* Warmed up by running north on 43rd ave, east on 32nd, south on Edmund. Jogged down the hill beside the Welcoming Oaks, then much faster, sometimes sprinting, up the hill 4 times.
Decided to try hill sprints for the first time today. I’ll call it a success because I set out to do 4, and I did 4. But it was difficult and I only ran hard all the way to the turn around on 2 out of the 4. I’m sure I’ll get better if I keep doing these. Listened to a playlist as I ran. Didn’t think about anything but getting to the top of the hill and then trying to slow my heart rate as I ran back down.
I ran through the neighborhood as a warm-up. So many beautiful leaves! Several bright red trees. One or two orange ones. A cluster of yellow. I could smell the dry mustiness of decay. Saw lots of acorns on the ground. Too many squirrels looked like they might dart out in front of me.
(I wrote this bit when I woke up this morning. It’s a very rough draft, but gives me some things to work with,\.) Before I was diagnosed with cone dystrophy, I never thought much about my vision. I never imagined that I would lose it. Even though I had been having problems for years seeing things—seeing the cursor on a computer or a ball being thrown at me or a bird in the sky—I never connected those problems with bad vision. I thought it was something else, maybe a weird quirk in my brain? Is this the wonder of the brain, its ability to work with limited resources, concealing how damaged our vision is?
I was never curious about my vision or how it worked. The only thing I remember from learning about how we see was the image of the inverted tree, entering the eye upright, then shrinking and flipping around at the back of the eye. I knew the terms retina (I think), pupil, iris, but I didn’t know the retina was a thin layer of cells lining the back of your eye or that at its center was the macula and in a pit at its center was the fovea where some of the most important photoreceptor cells reside, waiting to convert light into nerve signals that travel through the optic nerve to the visual cortex. I don’t ever remember hearing about rods or cones until my eye doctor explained that my cones were scrambling. I didn’t think about blind spots or try to find mine or wonder too often about how much of what I saw was real or illusion. If I ever thought about the limits of my perception, it was in the abstract, after studying the empiricists in my Modern Philosophy course in college. And a blind spot was something you had in relation to your biased and limited world view.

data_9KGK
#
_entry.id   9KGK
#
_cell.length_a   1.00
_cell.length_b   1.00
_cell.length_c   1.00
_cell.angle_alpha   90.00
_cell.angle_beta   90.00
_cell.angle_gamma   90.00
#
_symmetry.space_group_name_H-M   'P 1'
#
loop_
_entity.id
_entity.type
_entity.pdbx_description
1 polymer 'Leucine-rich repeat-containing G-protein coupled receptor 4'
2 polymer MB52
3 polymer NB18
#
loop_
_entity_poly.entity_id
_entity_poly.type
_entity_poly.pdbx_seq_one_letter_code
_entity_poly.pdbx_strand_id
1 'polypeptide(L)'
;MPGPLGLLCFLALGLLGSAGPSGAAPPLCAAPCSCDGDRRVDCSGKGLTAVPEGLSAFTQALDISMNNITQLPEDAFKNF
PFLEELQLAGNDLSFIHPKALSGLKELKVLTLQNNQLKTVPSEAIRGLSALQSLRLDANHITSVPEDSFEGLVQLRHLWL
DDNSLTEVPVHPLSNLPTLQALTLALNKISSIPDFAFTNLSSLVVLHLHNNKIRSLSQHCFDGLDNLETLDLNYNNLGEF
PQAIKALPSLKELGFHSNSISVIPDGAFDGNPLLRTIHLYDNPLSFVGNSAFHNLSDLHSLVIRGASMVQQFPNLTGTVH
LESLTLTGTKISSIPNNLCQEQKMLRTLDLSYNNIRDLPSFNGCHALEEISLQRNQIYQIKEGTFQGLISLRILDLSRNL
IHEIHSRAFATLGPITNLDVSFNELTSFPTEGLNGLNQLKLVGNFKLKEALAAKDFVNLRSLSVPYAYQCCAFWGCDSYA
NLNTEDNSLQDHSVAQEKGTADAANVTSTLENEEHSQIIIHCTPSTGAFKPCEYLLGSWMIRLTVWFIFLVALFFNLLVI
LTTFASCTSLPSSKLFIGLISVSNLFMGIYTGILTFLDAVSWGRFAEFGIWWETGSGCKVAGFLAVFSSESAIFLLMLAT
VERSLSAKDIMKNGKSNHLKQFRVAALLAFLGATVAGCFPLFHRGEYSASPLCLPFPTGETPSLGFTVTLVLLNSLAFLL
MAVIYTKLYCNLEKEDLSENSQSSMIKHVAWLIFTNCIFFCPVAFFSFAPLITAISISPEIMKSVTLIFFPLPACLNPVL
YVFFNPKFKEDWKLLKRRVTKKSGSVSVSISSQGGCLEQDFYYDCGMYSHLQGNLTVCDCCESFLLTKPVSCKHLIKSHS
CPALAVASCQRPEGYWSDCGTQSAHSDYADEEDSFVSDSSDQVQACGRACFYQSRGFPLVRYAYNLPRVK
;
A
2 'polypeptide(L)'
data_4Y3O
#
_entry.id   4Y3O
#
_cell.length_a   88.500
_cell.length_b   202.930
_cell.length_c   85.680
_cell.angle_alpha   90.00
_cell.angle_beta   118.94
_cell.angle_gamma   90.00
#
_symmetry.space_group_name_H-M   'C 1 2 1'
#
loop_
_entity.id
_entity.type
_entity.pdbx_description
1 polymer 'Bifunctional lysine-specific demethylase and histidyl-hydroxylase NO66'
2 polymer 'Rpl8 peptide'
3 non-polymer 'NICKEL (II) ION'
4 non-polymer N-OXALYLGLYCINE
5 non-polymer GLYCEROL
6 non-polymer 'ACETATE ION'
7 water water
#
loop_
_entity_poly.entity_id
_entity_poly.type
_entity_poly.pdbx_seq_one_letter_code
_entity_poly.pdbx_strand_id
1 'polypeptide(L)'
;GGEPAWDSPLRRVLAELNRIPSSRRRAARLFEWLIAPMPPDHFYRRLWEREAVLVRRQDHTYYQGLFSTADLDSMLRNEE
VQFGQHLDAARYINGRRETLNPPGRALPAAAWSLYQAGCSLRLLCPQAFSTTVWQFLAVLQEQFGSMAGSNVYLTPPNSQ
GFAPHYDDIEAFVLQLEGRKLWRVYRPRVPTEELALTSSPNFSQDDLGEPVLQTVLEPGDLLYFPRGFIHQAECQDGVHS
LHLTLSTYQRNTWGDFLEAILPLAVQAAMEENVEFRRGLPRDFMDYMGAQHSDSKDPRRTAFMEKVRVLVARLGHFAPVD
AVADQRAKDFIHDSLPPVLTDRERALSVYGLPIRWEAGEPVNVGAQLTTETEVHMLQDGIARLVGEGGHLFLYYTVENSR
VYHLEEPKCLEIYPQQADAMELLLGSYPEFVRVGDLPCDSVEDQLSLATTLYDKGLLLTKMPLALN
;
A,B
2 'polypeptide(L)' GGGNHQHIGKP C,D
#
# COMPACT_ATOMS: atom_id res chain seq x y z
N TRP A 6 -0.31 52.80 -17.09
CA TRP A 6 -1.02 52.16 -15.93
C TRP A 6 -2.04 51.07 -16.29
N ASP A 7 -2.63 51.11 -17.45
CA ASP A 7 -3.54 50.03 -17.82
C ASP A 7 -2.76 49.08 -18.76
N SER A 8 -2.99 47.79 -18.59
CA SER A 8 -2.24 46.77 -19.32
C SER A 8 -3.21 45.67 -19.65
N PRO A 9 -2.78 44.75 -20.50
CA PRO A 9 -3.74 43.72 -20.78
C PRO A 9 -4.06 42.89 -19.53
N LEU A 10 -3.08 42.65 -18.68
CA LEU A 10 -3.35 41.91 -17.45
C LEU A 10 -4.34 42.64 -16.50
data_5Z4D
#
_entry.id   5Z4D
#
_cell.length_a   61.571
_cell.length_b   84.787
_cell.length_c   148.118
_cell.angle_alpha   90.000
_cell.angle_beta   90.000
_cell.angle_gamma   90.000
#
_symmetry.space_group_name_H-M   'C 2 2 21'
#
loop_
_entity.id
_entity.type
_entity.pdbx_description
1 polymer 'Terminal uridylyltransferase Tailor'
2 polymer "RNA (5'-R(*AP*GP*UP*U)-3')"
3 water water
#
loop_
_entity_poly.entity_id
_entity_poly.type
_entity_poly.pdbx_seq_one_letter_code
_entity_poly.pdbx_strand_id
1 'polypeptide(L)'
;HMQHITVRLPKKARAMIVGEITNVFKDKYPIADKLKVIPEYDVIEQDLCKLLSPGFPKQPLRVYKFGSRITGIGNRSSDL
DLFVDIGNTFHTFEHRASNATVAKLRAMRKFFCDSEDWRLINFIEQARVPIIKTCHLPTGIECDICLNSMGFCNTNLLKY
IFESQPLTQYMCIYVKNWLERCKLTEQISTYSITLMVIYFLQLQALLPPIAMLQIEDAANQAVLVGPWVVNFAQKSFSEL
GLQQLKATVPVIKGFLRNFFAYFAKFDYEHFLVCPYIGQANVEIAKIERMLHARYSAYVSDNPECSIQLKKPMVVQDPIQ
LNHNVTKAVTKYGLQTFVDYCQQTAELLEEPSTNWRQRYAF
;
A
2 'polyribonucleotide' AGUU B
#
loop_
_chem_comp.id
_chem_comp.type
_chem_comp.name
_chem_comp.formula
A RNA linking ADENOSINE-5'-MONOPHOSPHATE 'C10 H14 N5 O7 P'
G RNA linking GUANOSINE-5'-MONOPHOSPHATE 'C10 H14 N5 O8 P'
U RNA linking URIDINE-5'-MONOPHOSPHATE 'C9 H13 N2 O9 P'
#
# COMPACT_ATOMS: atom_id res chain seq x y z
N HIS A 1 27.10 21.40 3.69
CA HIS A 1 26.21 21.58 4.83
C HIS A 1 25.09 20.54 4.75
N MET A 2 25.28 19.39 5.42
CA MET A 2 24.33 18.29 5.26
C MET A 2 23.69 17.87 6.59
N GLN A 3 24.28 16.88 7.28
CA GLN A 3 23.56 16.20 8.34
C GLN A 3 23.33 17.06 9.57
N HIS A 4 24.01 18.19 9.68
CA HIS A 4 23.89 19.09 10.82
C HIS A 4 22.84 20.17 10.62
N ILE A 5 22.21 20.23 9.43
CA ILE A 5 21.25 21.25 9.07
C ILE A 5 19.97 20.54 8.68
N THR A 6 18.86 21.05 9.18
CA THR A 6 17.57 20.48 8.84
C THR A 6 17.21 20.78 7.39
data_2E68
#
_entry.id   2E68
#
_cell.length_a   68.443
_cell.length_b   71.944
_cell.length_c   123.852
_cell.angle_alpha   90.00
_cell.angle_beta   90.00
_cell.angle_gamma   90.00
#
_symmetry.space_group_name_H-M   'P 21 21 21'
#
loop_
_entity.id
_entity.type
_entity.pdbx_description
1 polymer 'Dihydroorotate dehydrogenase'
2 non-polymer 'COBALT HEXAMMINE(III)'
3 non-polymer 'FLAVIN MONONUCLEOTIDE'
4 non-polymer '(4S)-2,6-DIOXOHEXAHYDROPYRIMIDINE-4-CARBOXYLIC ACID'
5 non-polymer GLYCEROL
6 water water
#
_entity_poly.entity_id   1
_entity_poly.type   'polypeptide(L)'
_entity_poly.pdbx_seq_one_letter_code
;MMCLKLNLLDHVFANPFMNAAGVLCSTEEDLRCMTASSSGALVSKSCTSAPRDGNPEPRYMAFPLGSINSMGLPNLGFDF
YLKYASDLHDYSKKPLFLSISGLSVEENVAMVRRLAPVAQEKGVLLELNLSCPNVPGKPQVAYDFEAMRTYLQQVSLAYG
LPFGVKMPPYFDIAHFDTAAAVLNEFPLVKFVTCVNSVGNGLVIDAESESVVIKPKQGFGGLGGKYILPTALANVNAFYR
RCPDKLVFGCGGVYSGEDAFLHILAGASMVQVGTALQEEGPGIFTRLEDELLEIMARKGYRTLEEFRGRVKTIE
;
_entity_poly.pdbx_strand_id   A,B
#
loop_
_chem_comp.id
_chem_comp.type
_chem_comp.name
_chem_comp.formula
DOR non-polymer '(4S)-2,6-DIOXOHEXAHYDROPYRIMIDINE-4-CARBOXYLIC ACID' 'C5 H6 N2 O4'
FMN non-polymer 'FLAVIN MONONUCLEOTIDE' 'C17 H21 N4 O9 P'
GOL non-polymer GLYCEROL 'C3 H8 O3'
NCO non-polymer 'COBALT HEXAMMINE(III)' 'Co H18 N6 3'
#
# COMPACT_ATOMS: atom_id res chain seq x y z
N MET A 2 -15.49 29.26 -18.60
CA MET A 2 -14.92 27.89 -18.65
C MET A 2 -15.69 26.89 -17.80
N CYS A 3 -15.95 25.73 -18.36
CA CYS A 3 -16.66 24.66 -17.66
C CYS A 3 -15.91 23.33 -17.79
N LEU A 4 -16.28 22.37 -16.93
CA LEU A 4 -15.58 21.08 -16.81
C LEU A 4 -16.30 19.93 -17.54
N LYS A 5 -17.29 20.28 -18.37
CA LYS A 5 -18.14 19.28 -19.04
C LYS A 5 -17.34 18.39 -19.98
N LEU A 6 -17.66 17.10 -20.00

I suppose I should have been curious about these things, I should have wanted a basic understanding of vision, but it wasn’t until my brain was unable to hide the effects of my diminishing cones and I learned I was losing my central vision that I payed attention. Part of this is because I take my body for granted when it’s working. Why question or scrutinize it when its doing its job? Part of this is because I don’t want to know how it works because once I know, I might think too much about how easily it might not work. And part of this is because I struggle to remember or understand anything with scientific jargon.
But now, I’m curious. And I’m finding joy in learning about ganglion cells and the optic chiasm and the fovea and how many cone cells are in it and why they’re called cone cells and how the brain handles a lack of visual data (recalling past images, making stuff up) and how optical illusions work and the different types of scotomas and how to use eccentric vision (EV) to compensate for a loss of central vision and when the blind spot was first written about (1668) and two different Charles’s: King Charles II who loved to execute people with his blind spot and Charles Bonnet who first described the trippy visual hallucinations some people experience as they’re losing their vision.